Malipiero, Gian Francesco
Malipiero, Gian Francesco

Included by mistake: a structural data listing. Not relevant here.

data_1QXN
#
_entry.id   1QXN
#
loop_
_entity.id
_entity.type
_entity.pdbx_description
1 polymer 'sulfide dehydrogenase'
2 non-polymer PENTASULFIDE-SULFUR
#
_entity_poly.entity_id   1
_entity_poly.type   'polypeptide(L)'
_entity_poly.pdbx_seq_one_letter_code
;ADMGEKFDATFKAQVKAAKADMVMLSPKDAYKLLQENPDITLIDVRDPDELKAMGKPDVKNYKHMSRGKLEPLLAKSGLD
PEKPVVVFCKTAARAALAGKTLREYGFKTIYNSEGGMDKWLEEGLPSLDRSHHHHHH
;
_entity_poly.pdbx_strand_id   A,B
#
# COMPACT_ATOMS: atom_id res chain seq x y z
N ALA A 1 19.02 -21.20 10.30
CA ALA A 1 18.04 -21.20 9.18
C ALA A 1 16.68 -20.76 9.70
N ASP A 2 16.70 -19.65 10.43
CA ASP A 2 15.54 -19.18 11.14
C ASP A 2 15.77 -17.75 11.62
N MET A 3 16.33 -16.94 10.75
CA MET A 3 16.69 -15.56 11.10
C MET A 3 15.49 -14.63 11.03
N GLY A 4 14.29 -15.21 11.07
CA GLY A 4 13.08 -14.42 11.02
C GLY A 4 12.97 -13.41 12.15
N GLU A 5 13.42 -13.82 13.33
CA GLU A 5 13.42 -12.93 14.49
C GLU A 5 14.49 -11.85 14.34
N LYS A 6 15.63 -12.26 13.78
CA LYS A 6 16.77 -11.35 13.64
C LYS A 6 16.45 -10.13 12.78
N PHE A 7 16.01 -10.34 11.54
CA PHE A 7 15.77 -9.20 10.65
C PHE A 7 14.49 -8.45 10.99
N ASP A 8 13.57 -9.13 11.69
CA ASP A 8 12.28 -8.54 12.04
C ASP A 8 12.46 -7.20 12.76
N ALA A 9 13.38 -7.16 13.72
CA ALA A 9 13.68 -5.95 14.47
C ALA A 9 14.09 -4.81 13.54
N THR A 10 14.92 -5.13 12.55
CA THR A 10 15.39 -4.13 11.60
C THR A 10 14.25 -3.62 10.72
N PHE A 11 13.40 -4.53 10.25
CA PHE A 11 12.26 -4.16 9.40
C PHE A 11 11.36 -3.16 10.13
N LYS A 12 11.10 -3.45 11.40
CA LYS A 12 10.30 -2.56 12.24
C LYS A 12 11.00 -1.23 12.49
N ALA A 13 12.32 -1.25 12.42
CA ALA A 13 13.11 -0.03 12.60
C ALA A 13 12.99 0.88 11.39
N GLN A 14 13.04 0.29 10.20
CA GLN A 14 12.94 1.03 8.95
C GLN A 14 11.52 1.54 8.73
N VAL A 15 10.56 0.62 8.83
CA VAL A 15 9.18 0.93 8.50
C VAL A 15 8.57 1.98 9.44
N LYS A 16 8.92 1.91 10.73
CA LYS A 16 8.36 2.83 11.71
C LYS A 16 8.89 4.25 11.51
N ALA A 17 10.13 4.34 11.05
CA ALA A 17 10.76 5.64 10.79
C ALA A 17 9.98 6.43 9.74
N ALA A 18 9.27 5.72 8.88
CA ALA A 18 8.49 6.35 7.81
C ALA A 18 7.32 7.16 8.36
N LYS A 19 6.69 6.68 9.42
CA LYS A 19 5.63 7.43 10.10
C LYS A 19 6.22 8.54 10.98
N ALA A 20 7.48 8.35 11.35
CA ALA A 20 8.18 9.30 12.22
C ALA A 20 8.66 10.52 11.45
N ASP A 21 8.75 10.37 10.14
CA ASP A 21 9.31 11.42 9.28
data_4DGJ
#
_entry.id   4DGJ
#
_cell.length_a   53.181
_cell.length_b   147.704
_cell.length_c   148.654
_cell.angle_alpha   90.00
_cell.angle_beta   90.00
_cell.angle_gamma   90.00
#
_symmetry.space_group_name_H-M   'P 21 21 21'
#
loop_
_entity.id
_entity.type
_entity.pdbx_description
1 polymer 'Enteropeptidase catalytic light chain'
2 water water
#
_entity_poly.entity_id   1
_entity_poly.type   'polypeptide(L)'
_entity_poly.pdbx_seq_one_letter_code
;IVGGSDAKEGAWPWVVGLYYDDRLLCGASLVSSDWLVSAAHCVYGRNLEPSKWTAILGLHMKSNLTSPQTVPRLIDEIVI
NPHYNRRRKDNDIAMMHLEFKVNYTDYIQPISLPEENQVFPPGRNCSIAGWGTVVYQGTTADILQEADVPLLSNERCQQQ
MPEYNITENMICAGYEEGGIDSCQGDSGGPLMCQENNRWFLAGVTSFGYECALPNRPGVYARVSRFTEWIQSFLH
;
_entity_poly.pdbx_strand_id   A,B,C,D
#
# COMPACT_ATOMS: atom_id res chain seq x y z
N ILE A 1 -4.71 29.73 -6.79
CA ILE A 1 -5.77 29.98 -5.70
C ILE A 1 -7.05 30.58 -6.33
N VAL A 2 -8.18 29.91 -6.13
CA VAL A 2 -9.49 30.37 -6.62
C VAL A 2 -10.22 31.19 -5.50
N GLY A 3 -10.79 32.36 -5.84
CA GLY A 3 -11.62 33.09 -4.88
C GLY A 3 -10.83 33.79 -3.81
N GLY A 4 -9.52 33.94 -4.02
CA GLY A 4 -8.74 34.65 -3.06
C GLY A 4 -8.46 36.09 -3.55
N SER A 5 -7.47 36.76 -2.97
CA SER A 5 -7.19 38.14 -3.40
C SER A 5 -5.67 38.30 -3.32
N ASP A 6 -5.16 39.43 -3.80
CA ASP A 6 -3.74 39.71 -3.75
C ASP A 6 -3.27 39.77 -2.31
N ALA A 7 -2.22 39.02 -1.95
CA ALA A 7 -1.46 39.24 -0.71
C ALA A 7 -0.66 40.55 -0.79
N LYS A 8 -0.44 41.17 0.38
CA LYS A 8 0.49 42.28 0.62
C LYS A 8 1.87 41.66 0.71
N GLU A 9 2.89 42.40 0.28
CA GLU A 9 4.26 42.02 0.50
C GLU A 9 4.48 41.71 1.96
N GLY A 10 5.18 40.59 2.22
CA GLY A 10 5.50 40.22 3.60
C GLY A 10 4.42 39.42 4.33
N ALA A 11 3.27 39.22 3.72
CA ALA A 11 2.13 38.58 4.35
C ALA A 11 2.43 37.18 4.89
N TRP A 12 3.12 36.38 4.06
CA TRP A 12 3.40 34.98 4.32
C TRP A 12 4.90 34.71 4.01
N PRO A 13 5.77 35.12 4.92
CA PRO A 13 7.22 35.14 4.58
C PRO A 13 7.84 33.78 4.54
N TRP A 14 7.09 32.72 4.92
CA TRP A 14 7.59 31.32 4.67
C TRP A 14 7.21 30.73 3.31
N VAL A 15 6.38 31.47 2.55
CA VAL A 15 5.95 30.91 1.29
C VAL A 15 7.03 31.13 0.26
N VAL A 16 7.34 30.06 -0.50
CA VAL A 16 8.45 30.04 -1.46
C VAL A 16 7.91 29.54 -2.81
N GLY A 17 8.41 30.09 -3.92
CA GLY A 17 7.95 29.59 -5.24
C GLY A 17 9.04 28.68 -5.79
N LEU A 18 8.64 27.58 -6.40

Malipiero, Gian Francesco, eminent Italian composer and teacher, uncle of Riccardo Malipiero; b. Venice, March 18, 1882; d. Treviso, near Venice, Aug. 1, 1973. His grandfather, Francesco Malipiero, was a composer, and his father, Luigi Malipiero, was a pianist and conductor. In 1898 Malipiero enrolled at the Vienna Cons, as a violin student; in 1899 he returned to Venice, where he studied at the Liceo Musicale Benedetto Marcello with Marco Bossi, whom he followed to Bologna in 1904, and took a diploma in composition at the Liceo Musicale G.B. Martini that same year; subsequently worked as amanuensis to Smareglia, gaining valuable experience in orchestration. He studied briefly with Bruch in Berlin (1908); later went to Paris (1913), where he absorbed the techniques of musical Impressionism, cultivating parallel chord formations and amplified tonal harmonies with characteristic added sixths, ninths, and elevenths. However, his own style of composition was determined by the polyphonic practices of the Italian Baroque. Malipiero was prof. of composition at the Parma Cons. (1921–23); afterwards lived mostly in Asolo, near Venice. He was made prof. of composition at the Liceo Musicale Benedetto Marcello in Venice (1932), continuing there when it became the Cons. (1940); was its director (1939–52). He ed. a complete edition of the works of Monteverdi (16 vols., Bologna and Vienna, 1926–42) and many works by Vivaldi, as well as works by other Italian composers. He was made a member of the National Inst. of Arts and Letters in N.Y. in 1949, the Royal Flemish Academy in Brussels in 1952, the Institut de France in 1954, and the Akademie der Künste in West Berlin in 1967.